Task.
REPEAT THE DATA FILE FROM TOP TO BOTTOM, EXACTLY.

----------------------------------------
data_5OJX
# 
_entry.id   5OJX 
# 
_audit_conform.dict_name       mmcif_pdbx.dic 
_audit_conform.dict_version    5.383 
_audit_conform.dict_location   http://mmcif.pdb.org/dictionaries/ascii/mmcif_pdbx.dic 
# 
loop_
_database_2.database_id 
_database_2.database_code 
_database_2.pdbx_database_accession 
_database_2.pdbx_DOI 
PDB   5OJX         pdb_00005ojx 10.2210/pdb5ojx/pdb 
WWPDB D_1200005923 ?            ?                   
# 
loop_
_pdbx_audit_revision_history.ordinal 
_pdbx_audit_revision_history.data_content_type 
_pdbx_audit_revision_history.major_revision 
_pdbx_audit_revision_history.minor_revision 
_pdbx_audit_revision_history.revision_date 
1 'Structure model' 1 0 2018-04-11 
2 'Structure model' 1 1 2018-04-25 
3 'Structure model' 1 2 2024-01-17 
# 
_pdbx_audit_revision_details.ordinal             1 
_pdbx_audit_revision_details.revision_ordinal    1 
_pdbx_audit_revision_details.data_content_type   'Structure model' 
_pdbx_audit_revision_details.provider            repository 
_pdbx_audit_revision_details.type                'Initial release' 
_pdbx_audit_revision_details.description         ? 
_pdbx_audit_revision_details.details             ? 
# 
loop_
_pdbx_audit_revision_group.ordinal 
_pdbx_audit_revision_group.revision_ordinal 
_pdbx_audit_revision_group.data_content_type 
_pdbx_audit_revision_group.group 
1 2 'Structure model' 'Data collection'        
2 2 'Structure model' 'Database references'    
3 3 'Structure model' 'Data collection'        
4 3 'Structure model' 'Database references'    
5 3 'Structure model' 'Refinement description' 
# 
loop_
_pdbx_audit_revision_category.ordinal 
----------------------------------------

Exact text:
data_5OJX
# 
_entry.id   5OJX 
# 
_audit_conform.dict_name       mmcif_pdbx.dic 
_audit_conform.dict_version    5.383 
_audit_conform.dict_location   http://mmcif.pdb.org/dictionaries/ascii/mmcif_pdbx.dic 
# 
loop_
_database_2.database_id 
_database_2.database_code 
_database_2.pdbx_database_accession 
_database_2.pdbx_DOI 
PDB   5OJX         pdb_00005ojx 10.2210/pdb5ojx/pdb 
WWPDB D_1200005923 ?            ?                   
# 
loop_
_pdbx_audit_revision_history.ordinal 
_pdbx_audit_revision_history.data_content_type 
_pdbx_audit_revision_history.major_revision 
_pdbx_audit_revision_history.minor_revision 
_pdbx_audit_revision_history.revision_date 
1 'Structure model' 1 0 2018-04-11 
2 'Structure model' 1 1 2018-04-25 
3 'Structure model' 1 2 2024-01-17 
# 
_pdbx_audit_revision_details.ordinal             1 
_pdbx_audit_revision_details.revision_ordinal    1 
_pdbx_audit_revision_details.data_content_type   'Structure model' 
_pdbx_audit_revision_details.provider            repository 
_pdbx_audit_revision_details.type                'Initial release' 
_pdbx_audit_revision_details.description         ? 
_pdbx_audit_revision_details.details             ? 
# 
loop_
_pdbx_audit_revision_group.ordinal 
_pdbx_audit_revision_group.revision_ordinal 
_pdbx_audit_revision_group.data_content_type 
_pdbx_audit_revision_group.group 
1 2 'Structure model' 'Data collection'        
2 2 'Structure model' 'Database references'    
3 3 'Structure model' 'Data collection'        
4 3 'Structure model' 'Database references'    
5 3 'Structure model' 'Refinement description' 
# 
loop_
_pdbx_audit_revision_category.ordinal 